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  1. #1
    Regular Coder
    Join Date
    May 2004
    New Hampshire, America
    Thanked 2 Times in 2 Posts

    Execute code from a text file? (C/C++/Assembly)

    Hi, I'm wondering if anyone knows if it's possible to execute live lines of code from a text file (or user input) during program execution without an interpreter. In other words, say I had the following class:
    class InterpretMe
       void SomeFunction();
    I want the user to be able to enter something like:
    InterpretMe Hello;
    But I don't want to use an interpreter. The reason is I want the user to be able to execute any API, in realtime. If this cannot be accomplished in C++ I am willing to do it in assembly. Does anyone know of a function that will take some string as a parameter and convert it to live code? Or know how to write one? Thanks.

  2. #2
    Regular Coder ralph l mayo's Avatar
    Join Date
    Nov 2005
    Thanked 31 Times in 29 Posts
    You keep saying "without an interpreter" but
    Does anyone know of a function that will take some string as a parameter and convert it to live code?
    is a fairly workable definition of 'interpreter', and you certainly can't execute code without at some point 'interpreting' its meaning, can you?

    If your aim is simply to get inline execution working, consider the Visual Studio mechanism of handing it off to the compiler and executing it asynchronously from the GUI components of the program.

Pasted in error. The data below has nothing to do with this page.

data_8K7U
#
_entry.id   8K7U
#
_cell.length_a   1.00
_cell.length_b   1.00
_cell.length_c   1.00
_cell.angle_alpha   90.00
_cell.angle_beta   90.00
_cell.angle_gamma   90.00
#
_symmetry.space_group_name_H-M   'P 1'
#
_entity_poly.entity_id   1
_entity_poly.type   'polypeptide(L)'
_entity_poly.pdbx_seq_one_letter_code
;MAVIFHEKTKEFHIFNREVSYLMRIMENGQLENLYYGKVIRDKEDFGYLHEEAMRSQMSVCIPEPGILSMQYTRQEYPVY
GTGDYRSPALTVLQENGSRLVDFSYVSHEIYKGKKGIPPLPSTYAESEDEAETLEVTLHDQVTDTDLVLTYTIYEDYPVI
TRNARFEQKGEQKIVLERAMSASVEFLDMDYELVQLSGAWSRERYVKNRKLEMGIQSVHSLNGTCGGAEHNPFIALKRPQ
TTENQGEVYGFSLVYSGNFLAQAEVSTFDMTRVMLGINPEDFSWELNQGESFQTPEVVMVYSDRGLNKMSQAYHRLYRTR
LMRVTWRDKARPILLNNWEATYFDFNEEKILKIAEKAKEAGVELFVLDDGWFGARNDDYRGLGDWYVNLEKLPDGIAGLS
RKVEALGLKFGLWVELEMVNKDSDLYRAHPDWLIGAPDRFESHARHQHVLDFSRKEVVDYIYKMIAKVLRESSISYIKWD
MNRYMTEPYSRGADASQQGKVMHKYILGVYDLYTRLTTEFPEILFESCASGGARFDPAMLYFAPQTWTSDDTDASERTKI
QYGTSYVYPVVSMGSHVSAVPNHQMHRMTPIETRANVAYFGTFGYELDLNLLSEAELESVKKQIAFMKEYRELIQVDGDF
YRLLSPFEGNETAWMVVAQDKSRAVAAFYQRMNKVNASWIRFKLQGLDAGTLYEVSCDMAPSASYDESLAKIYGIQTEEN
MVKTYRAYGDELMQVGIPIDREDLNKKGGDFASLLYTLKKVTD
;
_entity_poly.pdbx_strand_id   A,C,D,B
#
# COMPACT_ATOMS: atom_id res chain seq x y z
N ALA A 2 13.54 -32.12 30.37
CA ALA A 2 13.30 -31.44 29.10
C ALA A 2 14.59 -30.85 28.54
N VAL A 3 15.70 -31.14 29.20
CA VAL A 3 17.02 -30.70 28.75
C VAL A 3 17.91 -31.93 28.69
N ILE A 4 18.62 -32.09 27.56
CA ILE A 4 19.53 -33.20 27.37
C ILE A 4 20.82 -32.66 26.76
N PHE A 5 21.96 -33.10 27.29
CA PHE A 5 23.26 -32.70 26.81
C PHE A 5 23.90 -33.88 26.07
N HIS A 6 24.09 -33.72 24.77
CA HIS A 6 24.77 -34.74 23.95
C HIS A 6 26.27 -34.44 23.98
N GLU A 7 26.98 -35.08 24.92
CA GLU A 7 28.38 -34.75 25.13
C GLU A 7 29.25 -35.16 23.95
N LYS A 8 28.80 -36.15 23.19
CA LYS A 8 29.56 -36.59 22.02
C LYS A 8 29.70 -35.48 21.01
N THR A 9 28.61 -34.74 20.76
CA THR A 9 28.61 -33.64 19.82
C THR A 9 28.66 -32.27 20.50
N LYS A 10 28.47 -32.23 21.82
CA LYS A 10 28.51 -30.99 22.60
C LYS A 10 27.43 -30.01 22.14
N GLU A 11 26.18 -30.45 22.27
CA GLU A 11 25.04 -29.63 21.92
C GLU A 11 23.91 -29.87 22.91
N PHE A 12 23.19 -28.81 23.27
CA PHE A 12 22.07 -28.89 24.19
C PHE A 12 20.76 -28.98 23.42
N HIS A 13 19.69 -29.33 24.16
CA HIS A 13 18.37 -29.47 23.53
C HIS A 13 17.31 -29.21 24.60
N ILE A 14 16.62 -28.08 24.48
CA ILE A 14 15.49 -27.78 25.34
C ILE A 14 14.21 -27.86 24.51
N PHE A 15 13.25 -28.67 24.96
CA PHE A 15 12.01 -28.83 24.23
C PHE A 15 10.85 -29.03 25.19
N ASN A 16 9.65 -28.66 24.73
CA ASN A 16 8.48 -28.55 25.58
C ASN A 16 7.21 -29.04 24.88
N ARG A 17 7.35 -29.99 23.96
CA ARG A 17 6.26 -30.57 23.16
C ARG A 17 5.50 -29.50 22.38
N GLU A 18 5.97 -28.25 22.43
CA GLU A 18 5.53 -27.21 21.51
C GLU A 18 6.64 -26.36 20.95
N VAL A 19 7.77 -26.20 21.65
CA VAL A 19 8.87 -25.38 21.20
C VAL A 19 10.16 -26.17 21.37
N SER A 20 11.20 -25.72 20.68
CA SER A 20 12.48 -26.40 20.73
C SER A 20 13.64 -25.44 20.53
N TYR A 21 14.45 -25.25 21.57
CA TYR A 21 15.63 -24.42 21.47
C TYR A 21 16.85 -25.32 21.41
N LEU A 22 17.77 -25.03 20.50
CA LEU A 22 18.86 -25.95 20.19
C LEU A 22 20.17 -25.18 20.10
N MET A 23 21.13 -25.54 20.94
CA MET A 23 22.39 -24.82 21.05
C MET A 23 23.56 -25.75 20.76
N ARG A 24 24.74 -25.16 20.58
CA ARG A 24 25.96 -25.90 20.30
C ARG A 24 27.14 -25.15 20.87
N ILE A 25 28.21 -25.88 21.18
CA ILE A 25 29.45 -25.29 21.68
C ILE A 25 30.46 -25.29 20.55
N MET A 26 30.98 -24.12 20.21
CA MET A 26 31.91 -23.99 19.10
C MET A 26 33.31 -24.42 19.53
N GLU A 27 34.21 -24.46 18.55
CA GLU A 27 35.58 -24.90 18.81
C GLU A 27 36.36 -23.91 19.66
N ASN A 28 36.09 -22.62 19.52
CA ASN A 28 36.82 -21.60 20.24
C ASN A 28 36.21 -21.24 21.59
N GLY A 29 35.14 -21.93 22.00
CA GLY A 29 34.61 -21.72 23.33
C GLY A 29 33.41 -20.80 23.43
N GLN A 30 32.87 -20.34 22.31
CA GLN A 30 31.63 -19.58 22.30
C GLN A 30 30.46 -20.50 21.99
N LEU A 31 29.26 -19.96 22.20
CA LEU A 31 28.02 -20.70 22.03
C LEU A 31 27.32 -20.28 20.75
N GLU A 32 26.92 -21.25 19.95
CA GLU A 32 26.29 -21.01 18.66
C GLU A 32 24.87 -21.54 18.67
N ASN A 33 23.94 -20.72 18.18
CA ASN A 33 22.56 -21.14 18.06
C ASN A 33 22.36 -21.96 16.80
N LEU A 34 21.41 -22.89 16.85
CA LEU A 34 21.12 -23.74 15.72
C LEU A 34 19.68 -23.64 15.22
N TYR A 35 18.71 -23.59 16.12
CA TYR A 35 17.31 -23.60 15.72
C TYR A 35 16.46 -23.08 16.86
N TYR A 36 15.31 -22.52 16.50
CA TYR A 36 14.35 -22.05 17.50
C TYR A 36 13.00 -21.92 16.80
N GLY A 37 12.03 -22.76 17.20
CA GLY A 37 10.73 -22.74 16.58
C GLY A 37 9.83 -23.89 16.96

I do something similar in vim (albeit synchronously) by mapping C-F5 to run C++ code:
    map <C-F5> :w !g++ -x c++ -Wall -Wextra -o ~/.vimrun - && ~/.vimrun<CR>
    One problem with this approach is linking... normal C++ code needs some linker directives and possibly a specific include path. Visual Studio uses the project configuration to add "references" (IIRC) that are linked during the inline compile stage, and I just add my libraries to the macro directly since I generally work with the same small group of tools.

    If you wanted to automatically enable API access you'd have to either link with everything by default (probably a bad idea) or do your own pre-processing with a large database of supported APIs, looking for things like #include <boost/filesystem/operations.hpp> to map to -lboost_filesystem in the compiler switches.

  3. #3
    Rockstar Coder
    Join Date
    Jun 2002
    Thanked 328 Times in 324 Posts
    If you don't want to use an interpreter you are going to have to run a compiler (or assembler) when the user wants to run the code they typed in. Then your program could call the generated executable OR what you could is this:

    Build a a generic framework for a DLL (or SO in Unix) and then the user types their code in, when they hit run your program runs the compiler and compiles the library. Then your program could dynamically link to the DLL at runtime, where it would load it when called and you could call some function inside the DLL that would run the user code.

    Frankly it would be kind of complicated but it could certainly be done. However using an interpreter might be a better idea.

  4. #4
    Master Coder
    Join Date
    Feb 2003
    Umeň, Sweden
    Thanked 83 Times in 74 Posts
    You could check out the TCC compiler at http://bellard.org/tcc/ . It's available both as a stand alone program and as a library, and can compile and optimise C at really fast speeds.
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